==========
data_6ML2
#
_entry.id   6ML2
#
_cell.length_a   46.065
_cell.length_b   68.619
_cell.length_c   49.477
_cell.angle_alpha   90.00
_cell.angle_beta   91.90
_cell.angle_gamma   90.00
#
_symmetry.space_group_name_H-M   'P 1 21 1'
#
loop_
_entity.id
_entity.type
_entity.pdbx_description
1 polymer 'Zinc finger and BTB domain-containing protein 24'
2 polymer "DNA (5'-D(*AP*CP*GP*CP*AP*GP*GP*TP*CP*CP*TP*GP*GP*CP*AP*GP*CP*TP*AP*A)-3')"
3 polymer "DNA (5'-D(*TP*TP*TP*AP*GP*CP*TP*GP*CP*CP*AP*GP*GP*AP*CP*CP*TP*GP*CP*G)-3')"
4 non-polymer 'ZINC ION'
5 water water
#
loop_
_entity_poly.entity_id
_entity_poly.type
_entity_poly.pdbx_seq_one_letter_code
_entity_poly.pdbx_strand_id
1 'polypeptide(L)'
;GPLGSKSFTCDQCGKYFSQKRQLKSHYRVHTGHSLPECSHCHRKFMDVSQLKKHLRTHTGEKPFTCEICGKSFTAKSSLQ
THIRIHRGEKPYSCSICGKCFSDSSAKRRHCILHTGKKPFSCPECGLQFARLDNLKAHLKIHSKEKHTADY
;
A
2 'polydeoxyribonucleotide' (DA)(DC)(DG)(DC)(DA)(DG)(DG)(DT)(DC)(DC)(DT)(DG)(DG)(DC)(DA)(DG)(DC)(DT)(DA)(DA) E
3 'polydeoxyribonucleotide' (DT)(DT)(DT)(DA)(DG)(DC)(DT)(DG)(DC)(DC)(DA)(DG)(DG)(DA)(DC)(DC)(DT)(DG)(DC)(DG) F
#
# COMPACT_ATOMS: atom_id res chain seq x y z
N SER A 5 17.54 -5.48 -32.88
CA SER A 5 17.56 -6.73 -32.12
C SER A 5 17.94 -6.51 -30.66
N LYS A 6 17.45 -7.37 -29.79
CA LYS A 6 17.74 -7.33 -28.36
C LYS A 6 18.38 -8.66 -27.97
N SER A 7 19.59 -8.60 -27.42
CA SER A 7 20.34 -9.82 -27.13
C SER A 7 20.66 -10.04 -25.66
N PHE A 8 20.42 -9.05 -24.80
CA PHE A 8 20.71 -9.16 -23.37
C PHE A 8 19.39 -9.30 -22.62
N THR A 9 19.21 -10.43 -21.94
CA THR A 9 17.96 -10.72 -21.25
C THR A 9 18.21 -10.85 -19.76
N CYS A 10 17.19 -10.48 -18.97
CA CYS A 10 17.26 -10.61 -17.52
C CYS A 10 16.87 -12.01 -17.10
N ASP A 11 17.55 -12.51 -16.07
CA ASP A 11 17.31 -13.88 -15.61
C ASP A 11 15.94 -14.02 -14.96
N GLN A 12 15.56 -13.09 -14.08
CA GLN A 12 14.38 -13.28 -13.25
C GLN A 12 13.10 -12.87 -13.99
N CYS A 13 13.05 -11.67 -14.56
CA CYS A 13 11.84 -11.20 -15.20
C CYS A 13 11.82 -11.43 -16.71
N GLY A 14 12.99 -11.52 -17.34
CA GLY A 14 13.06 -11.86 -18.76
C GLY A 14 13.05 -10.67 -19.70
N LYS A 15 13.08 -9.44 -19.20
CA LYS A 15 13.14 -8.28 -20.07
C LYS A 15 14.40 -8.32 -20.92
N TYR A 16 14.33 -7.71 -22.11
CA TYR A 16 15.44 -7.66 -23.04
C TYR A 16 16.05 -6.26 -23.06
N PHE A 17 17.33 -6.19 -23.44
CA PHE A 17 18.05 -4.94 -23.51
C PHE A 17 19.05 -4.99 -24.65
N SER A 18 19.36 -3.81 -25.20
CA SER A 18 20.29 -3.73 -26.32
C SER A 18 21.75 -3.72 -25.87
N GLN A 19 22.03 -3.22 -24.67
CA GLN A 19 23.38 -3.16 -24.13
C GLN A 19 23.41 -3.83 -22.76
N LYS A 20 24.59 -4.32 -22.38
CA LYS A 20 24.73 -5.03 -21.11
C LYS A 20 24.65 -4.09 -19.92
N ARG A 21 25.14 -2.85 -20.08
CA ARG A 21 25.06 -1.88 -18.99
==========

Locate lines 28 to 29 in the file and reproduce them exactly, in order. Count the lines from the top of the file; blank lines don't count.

_entity_poly.pdbx_strand_id
1 'polypeptide(L)'